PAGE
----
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Denver Nuggets’ Aaron Gordon: ‘I’m not here for the credit. I’m here for the wins’

MVP candidate Nikola Jokic calls Gordon “our best defender.”

DENVER – As Aaron Gordon stood on the Ball Arena floor while “The Star-Spangled Banner” played, he paused to take in the moment. He peered at the sold-out crowd, the flashing lights and the unique vibe he was experiencing for the first time. The Denver Nuggets forward has played in 596 regular-season games and 35 postseason games. But this was different.

This was Game 1 of the 2023 NBA Finals. And in the moment, the defensive specialist felt a Rocky Mountain High like never before.

“I did have a moment before the game where I was like, ‘Wow, this is really the NBA Finals right now,’” a smiling Gordon told Andscape after the Nuggets claimed Game 1 over the Miami Heat with a dominant 104-93 victory. “It’s crazy. During the anthem, I was like, ‘Wow, we’re really here.’ Heck yeah, I’ve been dreaming about this.

Once the first NBA Finals game in Nuggets history began, the magnitude of being in the Finals didn’t appear to have any weight on Gordon.

In fact, no player in Game 1 had a better start as Gordon scored 12 points on a game-high 6-of-8 shooting from the field and four rebounds in 12 minutes. All six field goals came on dunks. The eight-year NBA veteran’s 12 first quarter points were the most in any quarter of this postseason and tied for second-most in any quarter of his postseason career. More importantly, the Nuggets held a 29-20 lead at the end of the first quarter that never was relinquished.

“They were switching early on and I felt he was really big in terms of sitting down in front of the rim, scoring in the paint and finishing at the rim,” Nuggets head coach Michael Malone said.

Said Gordon: “I’m just taking what they’re giving me. That’s it.”

The Nuggets are known for their two superstars in MVP candidate Nikola Jokic and Jamal Murray. But Jokic calls Gordon “our best defender.”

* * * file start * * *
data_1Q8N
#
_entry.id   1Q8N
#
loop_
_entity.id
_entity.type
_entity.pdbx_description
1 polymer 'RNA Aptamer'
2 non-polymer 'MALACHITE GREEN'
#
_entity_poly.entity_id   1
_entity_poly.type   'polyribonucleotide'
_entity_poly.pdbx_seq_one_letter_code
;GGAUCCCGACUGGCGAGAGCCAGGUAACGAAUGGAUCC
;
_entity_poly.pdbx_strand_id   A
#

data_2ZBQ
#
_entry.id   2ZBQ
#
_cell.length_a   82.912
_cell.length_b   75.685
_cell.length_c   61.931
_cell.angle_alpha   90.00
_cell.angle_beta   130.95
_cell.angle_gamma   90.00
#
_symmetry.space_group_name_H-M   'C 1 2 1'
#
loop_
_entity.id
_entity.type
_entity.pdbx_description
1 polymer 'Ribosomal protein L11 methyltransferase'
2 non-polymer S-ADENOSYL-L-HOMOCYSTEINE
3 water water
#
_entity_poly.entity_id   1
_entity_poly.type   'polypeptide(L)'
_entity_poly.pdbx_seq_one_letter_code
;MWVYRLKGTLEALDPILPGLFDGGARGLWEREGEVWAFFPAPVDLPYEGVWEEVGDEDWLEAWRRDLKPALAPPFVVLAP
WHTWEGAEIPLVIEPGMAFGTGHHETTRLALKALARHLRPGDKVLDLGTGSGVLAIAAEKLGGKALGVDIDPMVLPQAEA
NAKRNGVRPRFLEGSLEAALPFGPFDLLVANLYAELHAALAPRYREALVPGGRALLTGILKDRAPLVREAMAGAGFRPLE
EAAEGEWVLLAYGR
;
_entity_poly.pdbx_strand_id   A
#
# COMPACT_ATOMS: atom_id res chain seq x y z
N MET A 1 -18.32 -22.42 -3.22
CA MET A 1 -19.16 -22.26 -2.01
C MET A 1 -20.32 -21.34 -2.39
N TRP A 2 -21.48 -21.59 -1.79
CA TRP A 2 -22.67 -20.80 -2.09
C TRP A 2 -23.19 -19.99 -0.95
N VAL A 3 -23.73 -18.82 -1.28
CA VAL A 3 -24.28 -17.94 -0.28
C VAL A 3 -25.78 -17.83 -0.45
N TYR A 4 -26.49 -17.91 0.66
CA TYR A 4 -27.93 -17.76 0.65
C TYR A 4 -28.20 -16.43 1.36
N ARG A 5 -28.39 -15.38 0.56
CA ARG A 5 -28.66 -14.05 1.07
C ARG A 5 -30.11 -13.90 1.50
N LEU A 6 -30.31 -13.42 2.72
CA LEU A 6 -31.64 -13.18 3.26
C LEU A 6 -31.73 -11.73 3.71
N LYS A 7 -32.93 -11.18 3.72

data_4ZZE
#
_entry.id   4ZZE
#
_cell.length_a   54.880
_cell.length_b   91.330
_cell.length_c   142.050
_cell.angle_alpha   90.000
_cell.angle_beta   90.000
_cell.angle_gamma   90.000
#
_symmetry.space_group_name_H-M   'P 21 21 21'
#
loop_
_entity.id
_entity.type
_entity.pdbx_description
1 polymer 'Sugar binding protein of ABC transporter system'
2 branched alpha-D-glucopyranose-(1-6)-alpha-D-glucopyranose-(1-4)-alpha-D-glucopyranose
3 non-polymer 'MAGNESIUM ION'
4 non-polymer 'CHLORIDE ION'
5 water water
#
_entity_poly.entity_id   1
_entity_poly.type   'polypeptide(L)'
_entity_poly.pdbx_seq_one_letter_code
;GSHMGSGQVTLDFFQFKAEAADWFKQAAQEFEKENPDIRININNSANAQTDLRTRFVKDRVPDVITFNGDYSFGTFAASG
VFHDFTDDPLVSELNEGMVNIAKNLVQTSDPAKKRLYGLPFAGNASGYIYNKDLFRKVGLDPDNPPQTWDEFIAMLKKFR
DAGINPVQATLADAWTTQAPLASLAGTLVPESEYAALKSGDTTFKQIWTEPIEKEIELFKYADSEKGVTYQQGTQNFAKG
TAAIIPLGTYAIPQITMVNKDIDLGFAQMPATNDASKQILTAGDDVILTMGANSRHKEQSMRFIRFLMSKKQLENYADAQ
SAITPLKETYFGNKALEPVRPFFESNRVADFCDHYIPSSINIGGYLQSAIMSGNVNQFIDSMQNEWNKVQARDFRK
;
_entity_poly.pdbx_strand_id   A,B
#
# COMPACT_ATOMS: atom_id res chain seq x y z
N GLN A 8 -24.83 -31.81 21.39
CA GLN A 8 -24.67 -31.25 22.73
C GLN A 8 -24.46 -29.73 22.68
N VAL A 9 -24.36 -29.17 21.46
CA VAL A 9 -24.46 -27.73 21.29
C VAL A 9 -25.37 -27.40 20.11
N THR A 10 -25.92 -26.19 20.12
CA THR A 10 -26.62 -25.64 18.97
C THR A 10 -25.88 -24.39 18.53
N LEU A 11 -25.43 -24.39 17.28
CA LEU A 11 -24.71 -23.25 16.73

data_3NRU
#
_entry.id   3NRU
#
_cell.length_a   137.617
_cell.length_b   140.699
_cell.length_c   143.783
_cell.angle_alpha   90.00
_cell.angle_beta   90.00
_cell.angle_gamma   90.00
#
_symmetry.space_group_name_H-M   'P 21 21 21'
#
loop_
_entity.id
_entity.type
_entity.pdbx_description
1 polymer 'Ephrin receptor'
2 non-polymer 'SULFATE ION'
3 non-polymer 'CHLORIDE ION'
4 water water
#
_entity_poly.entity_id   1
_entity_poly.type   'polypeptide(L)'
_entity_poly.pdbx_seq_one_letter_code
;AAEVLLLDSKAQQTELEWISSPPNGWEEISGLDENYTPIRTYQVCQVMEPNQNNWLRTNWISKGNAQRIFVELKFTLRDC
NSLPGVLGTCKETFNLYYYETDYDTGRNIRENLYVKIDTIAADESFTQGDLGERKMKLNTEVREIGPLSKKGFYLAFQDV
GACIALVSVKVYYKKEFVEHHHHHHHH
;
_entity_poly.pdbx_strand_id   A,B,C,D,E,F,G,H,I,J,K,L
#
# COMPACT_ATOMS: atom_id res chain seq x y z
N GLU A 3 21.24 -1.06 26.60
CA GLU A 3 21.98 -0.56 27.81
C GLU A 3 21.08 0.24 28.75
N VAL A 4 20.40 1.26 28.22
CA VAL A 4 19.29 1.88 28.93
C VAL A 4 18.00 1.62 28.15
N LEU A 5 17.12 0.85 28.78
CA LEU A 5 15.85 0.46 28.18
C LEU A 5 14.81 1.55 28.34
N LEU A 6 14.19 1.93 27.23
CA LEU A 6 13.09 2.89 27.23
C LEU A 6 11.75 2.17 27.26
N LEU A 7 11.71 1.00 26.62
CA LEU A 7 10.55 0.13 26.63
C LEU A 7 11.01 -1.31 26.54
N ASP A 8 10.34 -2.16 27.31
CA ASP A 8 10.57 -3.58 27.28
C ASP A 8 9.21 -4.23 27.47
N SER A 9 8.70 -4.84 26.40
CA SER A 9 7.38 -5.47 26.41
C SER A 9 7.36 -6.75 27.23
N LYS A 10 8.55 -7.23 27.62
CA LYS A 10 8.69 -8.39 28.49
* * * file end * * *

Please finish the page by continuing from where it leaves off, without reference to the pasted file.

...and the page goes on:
Gordon has had the daunting challenge of guarding one of the NBA’s most notable scorers/superstars in each round of the postseason. It was Minnesota Timberwolves’ 7-footer Karl-Anthony Towns in the first round. In the second round, it was perhaps the NBA’s most intimidating scorer in Phoenix Suns forward Kevin Durant. It was the NBA’s all-time leading scorer in the Los Angeles Lakers’ LeBron James in the Western Conference Finals. And in Game 1 of the NBA Finals, it was the Heat’s Jimmy Butler whose scoring willed this Cinderella eighth-seed to an opportunity at a title.

Butler has been the Eastern Conference’s greatest offensive force of these playoffs. He scored 56 points in Game 2 and averaged 37.6 in the first round against the Milwaukee Bucks. The NBA All-Star scored at least 24 or more in four of five games in the second round against the New York Knicks. Butler also earned Eastern Conference Finals Most Valuable Player honors after averaging 24.7 points against the then-reigning East champion Boston Celtics.

But with Gordon as his most common defender in Game 1 of the Finals, Butler was limited to 13 points on 6-of-14 shooting from the field and seven assists in 38 minutes of Game 1. It was Butler’s lowest-scoring performance since having 12 points against the Knicks on March 29. Butler only attempted two field goal attempts on the 34 half-court plays in which Gordon guarded him, according to ESPN Stats & Info. Butler said that he and the Heat, who shot two free throws in Game 1, have to be more aggressive in Game 2.

Jimmy Butler of the Miami Heat dribbles against Aaron Gordon (50) of the Denver Nuggets during Game 1 of the 2023 NBA Finals at Ball Arena in Denver, Colorado.

Matthew Stockman/Getty Images

“You just have to be alert at all times,” Gordon told Andscape. “You have to be aware of Jimmy at all times. He is dangerous all over the floor… I don’t know why I get all the big defensive assignments. I guess it’s the versatility. The want. I just want to help my team win. That’s all it truly is.”